- Cost of the survey. Sellers in some states are responsible for giving the prospective buyer a plat of survey of the property. The price for a plat of survey can range from $150 to $600.
- Recorded release of mortgageA Mortgage is a document granting a lien on a home in exchange for financing granted by a lender. The mortgage is the means by which the lender secures the loan and has the ability to foreclose on the home.. Verifies that your mortgage has been completely paid off by the sale proceeds, usually $20 to $150.
- Courier fee to pay off loanA Loan is an amount of money that is lent to a borrower, who agrees to repay it plus interest.. Typically runs $10 to $50 or more.
- TitleTitle refers to the ownershipOwnership is the absolute right to use, enjoy, and dispose of property. You own it! of a particular piece of property. insuranceTitle Insurance is insurance that protects the lenderA Lender is a person, company, corporation, or entity that lends money for the purchase of real estate. and the property owner against losses arising from undisclosed defects or problems with the title to property.. In some states the seller must provide a policy of title insurance for the buyer. The cost of the policy depends on the sales price of the home and its cost can vary from a couple hundred dollars to several thousand dollars. Some title companies have added additional charged to the basis title charge. These fees go by the name of “update fees,” “policy issuance fee” and the like. Some fees are as low as a couple of dollars and others up to $100.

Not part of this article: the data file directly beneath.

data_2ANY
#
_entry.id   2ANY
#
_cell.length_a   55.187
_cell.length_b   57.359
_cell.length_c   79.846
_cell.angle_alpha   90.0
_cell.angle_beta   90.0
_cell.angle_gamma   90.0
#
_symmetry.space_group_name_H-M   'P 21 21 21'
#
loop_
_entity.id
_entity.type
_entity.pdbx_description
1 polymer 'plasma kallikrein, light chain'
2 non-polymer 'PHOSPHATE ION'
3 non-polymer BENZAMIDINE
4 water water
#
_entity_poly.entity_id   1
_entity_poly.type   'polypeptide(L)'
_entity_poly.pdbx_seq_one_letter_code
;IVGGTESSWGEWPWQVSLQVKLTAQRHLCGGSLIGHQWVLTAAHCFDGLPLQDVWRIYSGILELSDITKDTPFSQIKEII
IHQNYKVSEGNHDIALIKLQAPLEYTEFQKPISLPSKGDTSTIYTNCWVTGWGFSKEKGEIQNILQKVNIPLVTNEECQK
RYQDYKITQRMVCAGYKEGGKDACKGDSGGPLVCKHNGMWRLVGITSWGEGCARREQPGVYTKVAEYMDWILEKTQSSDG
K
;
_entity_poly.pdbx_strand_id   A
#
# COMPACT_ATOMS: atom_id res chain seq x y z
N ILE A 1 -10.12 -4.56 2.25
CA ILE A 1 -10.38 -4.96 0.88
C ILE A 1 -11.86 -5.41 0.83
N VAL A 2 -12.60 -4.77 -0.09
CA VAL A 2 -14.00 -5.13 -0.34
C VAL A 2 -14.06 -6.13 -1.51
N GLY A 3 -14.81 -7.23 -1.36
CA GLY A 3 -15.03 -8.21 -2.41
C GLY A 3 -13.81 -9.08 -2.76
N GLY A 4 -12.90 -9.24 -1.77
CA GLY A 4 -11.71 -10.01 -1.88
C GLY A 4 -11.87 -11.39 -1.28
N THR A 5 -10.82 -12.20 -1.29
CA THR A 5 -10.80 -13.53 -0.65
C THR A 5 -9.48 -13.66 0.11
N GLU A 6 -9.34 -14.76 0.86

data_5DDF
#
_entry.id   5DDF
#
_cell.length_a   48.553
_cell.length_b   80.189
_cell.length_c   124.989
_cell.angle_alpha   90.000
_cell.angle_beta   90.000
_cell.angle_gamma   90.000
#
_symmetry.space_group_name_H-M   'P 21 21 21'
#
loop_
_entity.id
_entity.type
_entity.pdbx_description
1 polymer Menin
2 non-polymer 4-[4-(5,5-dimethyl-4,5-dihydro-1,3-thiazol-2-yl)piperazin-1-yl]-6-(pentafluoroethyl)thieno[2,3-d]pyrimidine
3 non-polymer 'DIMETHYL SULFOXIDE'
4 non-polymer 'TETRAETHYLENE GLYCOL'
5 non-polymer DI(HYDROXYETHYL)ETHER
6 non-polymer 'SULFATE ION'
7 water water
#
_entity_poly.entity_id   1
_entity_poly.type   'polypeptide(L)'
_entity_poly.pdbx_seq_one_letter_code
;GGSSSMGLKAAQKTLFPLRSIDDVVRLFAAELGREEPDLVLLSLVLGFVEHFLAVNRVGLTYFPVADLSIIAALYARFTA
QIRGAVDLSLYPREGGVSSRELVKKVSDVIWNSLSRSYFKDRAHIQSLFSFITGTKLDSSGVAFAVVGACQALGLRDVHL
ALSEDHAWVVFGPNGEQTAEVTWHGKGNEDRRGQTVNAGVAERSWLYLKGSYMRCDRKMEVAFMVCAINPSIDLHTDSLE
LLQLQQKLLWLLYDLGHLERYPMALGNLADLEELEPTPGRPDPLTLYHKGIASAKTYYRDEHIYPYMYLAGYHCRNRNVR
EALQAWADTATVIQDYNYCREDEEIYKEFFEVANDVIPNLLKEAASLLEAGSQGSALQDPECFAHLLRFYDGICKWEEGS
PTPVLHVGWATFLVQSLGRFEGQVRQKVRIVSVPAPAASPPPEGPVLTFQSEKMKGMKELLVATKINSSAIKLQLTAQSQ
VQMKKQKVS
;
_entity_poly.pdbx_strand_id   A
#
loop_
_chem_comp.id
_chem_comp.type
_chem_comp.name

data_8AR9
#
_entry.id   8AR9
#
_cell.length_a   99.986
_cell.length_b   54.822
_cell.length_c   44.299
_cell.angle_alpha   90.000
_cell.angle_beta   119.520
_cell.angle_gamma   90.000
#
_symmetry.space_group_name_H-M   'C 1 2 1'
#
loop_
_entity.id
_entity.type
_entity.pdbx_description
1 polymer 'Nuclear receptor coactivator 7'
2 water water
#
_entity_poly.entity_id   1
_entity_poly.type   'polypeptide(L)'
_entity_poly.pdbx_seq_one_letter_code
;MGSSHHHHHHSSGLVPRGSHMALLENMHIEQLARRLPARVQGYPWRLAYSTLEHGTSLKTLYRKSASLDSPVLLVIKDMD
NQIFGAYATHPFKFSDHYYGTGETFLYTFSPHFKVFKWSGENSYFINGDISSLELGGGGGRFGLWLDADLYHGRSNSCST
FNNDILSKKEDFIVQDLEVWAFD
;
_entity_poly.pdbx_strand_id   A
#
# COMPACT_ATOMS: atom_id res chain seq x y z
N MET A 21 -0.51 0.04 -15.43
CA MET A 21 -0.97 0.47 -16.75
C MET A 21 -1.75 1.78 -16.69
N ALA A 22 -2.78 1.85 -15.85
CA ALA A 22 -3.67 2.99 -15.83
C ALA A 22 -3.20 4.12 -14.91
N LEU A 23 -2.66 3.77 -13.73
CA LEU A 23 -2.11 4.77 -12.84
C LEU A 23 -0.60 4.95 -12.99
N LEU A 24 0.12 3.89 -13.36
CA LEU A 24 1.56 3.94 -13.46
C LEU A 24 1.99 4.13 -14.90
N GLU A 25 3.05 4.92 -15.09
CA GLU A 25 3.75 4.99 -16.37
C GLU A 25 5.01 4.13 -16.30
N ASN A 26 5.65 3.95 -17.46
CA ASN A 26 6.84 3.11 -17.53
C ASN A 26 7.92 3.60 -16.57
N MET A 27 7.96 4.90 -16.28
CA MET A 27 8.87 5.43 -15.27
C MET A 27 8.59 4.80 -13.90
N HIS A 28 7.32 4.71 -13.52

- Local city, town or village property transfer tax; county transfer tax, state transfer tax, state capital gains tax. The tax man cometh, and it could cost you, although the charges vary from municipality to municipality. In Illinois, the seller picks up the county tax ($.50 per $1,000 of sales price) and the state tax ($1 per $1,000 of sales price, and in some local municipalities, the seller also pays for a local transfer tax. In general, property transfer taxes can range from nothing to $10 per $1,000 of the sales price or more, or you may be assessed a flat fee. In some places, you have to pay a tax on the capital gains generated by the sale of your home.
- Credit to the buyer of unpaid real estateReal Estate is land and anything permanently attached to it, such as buildings and improvements. taxes. Depending on how and when property taxes are billed in your state, it’s possible that you will have to credit the buyer for real estate taxes that were for the time period you owned the home but will be billed after the closing date of the sale of your home.